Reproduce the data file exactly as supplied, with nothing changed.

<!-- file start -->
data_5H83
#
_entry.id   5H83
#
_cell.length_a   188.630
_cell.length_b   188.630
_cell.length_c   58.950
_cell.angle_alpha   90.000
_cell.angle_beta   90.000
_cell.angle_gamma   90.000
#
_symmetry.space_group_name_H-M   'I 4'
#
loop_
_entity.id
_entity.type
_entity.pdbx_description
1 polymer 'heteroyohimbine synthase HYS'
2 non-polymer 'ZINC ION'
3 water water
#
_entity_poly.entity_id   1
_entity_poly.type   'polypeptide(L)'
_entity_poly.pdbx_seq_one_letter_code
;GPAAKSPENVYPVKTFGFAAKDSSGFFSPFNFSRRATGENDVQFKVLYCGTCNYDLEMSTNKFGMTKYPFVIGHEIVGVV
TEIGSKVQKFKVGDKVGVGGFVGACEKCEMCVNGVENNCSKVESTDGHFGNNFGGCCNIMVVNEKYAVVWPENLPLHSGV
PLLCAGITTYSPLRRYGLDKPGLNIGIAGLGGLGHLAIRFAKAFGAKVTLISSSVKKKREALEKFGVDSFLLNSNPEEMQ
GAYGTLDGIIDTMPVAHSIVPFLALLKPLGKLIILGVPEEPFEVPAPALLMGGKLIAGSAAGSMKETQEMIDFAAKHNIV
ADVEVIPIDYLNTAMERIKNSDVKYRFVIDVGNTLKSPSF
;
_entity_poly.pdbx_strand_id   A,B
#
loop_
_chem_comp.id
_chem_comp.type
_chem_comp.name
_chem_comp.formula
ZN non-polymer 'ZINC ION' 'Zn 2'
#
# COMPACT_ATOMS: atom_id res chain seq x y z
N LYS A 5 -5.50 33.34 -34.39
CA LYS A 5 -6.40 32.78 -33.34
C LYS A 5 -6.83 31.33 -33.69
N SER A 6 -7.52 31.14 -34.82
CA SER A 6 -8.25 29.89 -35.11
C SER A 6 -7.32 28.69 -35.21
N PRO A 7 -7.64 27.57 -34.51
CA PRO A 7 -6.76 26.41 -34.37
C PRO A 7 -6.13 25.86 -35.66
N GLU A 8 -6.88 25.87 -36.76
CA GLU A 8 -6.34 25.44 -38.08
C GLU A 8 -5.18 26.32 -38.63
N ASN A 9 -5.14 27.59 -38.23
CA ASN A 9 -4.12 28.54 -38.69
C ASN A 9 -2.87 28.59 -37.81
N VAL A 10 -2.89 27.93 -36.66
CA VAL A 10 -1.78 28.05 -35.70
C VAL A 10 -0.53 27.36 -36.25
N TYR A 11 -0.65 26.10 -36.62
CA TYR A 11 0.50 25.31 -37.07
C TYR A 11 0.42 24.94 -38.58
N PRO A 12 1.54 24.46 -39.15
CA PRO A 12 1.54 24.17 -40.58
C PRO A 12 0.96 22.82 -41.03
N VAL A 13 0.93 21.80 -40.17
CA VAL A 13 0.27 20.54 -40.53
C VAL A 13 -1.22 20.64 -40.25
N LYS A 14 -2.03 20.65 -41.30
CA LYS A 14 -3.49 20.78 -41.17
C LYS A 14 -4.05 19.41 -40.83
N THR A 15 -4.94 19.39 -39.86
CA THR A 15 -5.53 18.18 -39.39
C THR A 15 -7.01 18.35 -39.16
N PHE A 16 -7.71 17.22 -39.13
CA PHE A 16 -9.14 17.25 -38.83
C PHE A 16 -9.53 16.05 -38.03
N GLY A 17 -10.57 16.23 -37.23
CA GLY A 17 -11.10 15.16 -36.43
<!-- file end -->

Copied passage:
data_5H83
#
_entry.id   5H83
#
_cell.length_a   188.630
_cell.length_b   188.630
_cell.length_c   58.950
_cell.angle_alpha   90.000
_cell.angle_beta   90.000
_cell.angle_gamma   90.000
#
_symmetry.space_group_name_H-M   'I 4'
#
loop_
_entity.id
_entity.type
_entity.pdbx_description
1 polymer 'heteroyohimbine synthase HYS'
2 non-polymer 'ZINC ION'
3 water water
#
_entity_poly.entity_id   1
_entity_poly.type   'polypeptide(L)'
_entity_poly.pdbx_seq_one_letter_code
;GPAAKSPENVYPVKTFGFAAKDSSGFFSPFNFSRRATGENDVQFKVLYCGTCNYDLEMSTNKFGMTKYPFVIGHEIVGVV
TEIGSKVQKFKVGDKVGVGGFVGACEKCEMCVNGVENNCSKVESTDGHFGNNFGGCCNIMVVNEKYAVVWPENLPLHSGV
PLLCAGITTYSPLRRYGLDKPGLNIGIAGLGGLGHLAIRFAKAFGAKVTLISSSVKKKREALEKFGVDSFLLNSNPEEMQ
GAYGTLDGIIDTMPVAHSIVPFLALLKPLGKLIILGVPEEPFEVPAPALLMGGKLIAGSAAGSMKETQEMIDFAAKHNIV
ADVEVIPIDYLNTAMERIKNSDVKYRFVIDVGNTLKSPSF
;
_entity_poly.pdbx_strand_id   A,B
#
loop_
_chem_comp.id
_chem_comp.type
_chem_comp.name
_chem_comp.formula
ZN non-polymer 'ZINC ION' 'Zn 2'
#
# COMPACT_ATOMS: atom_id res chain seq x y z
N LYS A 5 -5.50 33.34 -34.39
CA LYS A 5 -6.40 32.78 -33.34
C LYS A 5 -6.83 31.33 -33.69
N SER A 6 -7.52 31.14 -34.82
CA SER A 6 -8.25 29.89 -35.11
C SER A 6 -7.32 28.69 -35.21
N PRO A 7 -7.64 27.57 -34.51
CA PRO A 7 -6.76 26.41 -34.37
C PRO A 7 -6.13 25.86 -35.66
N GLU A 8 -6.88 25.87 -36.76
CA GLU A 8 -6.34 25.44 -38.08
C GLU A 8 -5.18 26.32 -38.63
N ASN A 9 -5.14 27.59 -38.23
CA ASN A 9 -4.12 28.54 -38.69
C ASN A 9 -2.87 28.59 -37.81
N VAL A 10 -2.89 27.93 -36.66
CA VAL A 10 -1.78 28.05 -35.70
C VAL A 10 -0.53 27.36 -36.25
N TYR A 11 -0.65 26.10 -36.62
CA TYR A 11 0.50 25.31 -37.07
C TYR A 11 0.42 24.94 -38.58
N PRO A 12 1.54 24.46 -39.15
CA PRO A 12 1.54 24.17 -40.58
C PRO A 12 0.96 22.82 -41.03
N VAL A 13 0.93 21.80 -40.17
CA VAL A 13 0.27 20.54 -40.53
C VAL A 13 -1.22 20.64 -40.25
N LYS A 14 -2.03 20.65 -41.30
CA LYS A 14 -3.49 20.78 -41.17
C LYS A 14 -4.05 19.41 -40.83
N THR A 15 -4.94 19.39 -39.86
CA THR A 15 -5.53 18.18 -39.39
C THR A 15 -7.01 18.35 -39.16
N PHE A 16 -7.71 17.22 -39.13
CA PHE A 16 -9.14 17.25 -38.83
C PHE A 16 -9.53 16.05 -38.03
N GLY A 17 -10.57 16.23 -37.23
CA GLY A 17 -11.10 15.16 -36.43